The US Food and Drug Administration has approved the use of Trevo clot retrieval device to treat certain stroke patients up to 24 hours after symptom onset, expanding the device's indication to a broader group of patients.
This device is cleared for use as an initial therapy for strokes due to blood clots (also known as an acute ischemic stroke) to reduce paralysis, speech difficulties and other stroke disabilities and only as an addition to treatment with a medication that dissolves blood blots called tissue plasminogen activator (t-PA). The device was previously cleared for use in patients six hours after symptom onset.
"Time is critical following the onset of stroke symptoms. Expanding the treatment window from 6 to 24 hours will significantly increase the number of stroke patients who may benefit from treatment," said Carlos Peña, Ph.D., director of the division of neurological and physical medicine devices at the FDA's Center for Devices and Radiological Health.
"Health care providers and their patients now have better tools for treating stroke and potentially preventing long-term disability."
A stroke is a serious medical condition that requires emergency care and can cause lasting brain damage, long-term disability or even death. According to the Centers for Disease Control and Prevention, stroke is the fifth leading cause of death in the U.S. and is a major cause of serious disability for adults. About 795,000 people in the U.S. have a stroke each year. Ischemic strokes represent about 87 percent of all strokes.
The Trevo device was first cleared by the FDA in 2012 to remove a blood clot and restore blood flow in stroke patients who could not receive t-PA or for those patients who did not respond to t-PA therapy. In 2016, the FDA allowed expanded marketing of the device for certain patients in addition to treatment with t-PA if used within six hours of the onset of symptoms. Today's expanded indication increases the amount of time that the device can be used once the symptoms are present.
Trevo is a clot removal device that is inserted through a catheter up into the blood vessel to the site of the blood clot. When the shaped section at the end of the device is fully expanded (up to three to six millimeters in diameter), it grips the clot, allowing the physician to retrieve the clot by pulling it back through the blood vessel along with the device for removal through a catheter or sheath.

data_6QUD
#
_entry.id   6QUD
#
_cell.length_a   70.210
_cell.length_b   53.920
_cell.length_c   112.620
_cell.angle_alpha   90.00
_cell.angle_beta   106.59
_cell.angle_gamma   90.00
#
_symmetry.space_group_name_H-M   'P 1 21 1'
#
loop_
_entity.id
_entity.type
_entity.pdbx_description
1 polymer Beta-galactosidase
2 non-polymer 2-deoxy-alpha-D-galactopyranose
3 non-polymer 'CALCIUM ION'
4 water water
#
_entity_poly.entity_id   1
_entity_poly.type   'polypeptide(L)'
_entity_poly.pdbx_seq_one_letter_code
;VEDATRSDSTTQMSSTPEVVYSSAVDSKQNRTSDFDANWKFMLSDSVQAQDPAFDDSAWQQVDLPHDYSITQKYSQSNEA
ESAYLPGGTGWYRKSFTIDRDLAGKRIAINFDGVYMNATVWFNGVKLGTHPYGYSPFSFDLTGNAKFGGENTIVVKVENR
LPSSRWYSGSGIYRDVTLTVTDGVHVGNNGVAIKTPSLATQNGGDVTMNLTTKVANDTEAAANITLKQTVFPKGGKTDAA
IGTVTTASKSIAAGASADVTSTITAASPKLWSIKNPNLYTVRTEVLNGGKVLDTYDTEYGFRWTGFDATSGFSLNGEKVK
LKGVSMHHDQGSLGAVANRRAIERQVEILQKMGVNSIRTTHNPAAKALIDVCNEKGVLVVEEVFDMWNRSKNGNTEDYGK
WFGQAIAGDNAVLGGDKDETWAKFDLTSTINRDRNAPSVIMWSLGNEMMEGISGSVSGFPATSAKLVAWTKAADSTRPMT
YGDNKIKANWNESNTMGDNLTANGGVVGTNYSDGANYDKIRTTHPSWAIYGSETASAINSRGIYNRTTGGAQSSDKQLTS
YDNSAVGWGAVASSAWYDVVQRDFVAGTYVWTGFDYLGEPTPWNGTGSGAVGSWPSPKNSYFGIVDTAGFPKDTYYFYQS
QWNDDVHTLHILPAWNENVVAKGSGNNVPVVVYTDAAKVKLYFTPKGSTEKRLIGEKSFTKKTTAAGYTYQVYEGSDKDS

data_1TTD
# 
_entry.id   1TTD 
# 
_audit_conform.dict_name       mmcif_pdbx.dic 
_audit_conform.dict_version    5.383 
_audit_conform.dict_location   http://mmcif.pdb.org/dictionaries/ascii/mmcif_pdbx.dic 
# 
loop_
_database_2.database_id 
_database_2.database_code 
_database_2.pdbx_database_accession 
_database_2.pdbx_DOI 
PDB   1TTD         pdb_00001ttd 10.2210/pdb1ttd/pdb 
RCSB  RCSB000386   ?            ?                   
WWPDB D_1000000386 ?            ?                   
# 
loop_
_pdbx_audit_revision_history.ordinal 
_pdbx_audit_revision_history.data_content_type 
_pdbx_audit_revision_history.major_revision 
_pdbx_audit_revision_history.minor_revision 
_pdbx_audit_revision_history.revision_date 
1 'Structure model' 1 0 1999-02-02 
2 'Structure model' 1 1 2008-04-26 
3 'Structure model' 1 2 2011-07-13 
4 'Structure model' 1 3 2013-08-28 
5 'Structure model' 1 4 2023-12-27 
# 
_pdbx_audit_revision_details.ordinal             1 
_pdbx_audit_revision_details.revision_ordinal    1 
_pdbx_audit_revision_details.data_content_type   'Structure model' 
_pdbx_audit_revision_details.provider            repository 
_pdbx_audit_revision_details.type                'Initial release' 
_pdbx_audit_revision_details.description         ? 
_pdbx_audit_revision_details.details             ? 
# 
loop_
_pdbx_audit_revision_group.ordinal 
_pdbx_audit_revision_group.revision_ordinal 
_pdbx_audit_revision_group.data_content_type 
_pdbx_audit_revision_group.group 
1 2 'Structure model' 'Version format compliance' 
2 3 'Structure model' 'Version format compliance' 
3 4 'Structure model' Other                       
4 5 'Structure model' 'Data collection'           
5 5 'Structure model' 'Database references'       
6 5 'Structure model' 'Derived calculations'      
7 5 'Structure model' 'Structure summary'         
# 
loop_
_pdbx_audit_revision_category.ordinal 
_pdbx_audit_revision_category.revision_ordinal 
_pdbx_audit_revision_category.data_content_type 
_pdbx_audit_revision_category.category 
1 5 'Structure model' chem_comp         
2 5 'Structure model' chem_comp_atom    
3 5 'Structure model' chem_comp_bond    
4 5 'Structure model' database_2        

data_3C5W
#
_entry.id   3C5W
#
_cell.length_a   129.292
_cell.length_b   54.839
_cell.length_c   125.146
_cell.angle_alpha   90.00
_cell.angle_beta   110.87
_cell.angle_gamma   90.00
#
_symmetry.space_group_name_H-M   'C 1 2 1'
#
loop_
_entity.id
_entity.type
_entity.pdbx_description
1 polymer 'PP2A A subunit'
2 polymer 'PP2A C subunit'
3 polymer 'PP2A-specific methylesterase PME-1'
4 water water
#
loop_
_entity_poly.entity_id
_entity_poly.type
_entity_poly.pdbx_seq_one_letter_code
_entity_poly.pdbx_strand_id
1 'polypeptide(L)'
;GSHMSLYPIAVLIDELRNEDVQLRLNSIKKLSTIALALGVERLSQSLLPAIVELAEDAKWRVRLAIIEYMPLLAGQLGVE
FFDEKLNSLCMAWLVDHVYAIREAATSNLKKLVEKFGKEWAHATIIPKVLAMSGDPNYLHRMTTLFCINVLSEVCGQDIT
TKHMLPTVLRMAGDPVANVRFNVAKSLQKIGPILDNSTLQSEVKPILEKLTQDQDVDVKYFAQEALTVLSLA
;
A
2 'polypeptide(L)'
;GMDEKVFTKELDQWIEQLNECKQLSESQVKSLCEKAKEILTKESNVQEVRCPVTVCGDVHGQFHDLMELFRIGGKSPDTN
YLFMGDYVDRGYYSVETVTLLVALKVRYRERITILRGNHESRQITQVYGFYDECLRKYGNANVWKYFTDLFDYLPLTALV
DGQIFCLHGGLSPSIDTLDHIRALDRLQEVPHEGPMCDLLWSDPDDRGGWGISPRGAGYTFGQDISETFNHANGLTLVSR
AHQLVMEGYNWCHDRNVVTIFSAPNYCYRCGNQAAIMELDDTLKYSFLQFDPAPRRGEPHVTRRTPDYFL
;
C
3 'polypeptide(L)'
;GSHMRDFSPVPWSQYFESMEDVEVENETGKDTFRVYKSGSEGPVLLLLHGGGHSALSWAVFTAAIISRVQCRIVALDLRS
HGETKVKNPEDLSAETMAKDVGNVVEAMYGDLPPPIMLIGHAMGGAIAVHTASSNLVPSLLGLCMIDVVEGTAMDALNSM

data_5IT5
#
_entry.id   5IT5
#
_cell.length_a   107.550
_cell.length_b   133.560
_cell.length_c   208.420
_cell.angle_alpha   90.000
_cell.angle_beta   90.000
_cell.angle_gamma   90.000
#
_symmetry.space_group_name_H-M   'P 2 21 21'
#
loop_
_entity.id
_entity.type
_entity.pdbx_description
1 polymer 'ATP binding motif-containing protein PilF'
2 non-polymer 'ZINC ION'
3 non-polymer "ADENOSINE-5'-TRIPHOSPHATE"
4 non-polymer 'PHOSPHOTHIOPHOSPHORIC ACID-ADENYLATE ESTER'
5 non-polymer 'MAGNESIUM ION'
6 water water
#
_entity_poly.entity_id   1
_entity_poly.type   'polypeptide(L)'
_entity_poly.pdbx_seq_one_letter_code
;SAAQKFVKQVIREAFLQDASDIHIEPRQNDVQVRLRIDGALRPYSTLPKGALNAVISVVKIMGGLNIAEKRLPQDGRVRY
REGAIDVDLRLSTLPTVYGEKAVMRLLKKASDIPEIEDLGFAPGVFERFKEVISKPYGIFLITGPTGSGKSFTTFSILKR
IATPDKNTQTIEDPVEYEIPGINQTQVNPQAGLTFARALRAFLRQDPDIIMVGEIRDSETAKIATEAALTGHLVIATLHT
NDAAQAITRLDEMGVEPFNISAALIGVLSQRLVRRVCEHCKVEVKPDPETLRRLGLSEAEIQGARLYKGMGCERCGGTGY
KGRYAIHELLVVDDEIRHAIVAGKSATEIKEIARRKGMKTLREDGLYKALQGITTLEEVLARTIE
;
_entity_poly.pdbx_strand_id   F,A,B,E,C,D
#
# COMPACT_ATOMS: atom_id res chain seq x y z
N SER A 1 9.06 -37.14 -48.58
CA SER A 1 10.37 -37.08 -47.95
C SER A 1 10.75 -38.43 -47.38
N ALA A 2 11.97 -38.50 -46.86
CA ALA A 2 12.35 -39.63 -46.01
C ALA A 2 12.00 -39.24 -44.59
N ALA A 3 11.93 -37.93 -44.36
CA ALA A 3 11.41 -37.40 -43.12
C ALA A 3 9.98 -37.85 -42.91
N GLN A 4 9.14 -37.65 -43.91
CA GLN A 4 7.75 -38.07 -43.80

The FDA evaluated data from a clinical trial comparing 107 patients treated with the Trevo device and medical management to 99 patients who had only medical management. About 48 percent of patients treated with the Trevo device were functionally independent (ranging from no symptoms to slight disability) three months after their stroke compared to 13 percent of patients who were not treated with the Trevo device.
Risks associated with using the Trevo device include a failure to retrieve the blood clot, embolization (blockage) to new territories in the brain, arterial dissections and vascular perforations, and access site complications at the femoral (thigh) artery entry point.
Trevo was reviewed through the premarket notification (510(k)) pathway. A 510(k) is a premarket submission made by device manufacturers to the FDA to demonstrate that the new device is substantially equivalent to a legally marketed predicate device.
The FDA granted premarket clearance of the Trevo device to Concentric Medical Inc.
The FDA, an agency within the U.S. Department of Health and Human Services, protects the public health by assuring the safety, effectiveness, and security of human and veterinary drugs, vaccines and other biological products for human use, and medical devices. The agency also is responsible for the safety and security of our nation's food supply, cosmetics, dietary supplements, products that give off electronic radiation, and for regulating tobacco products.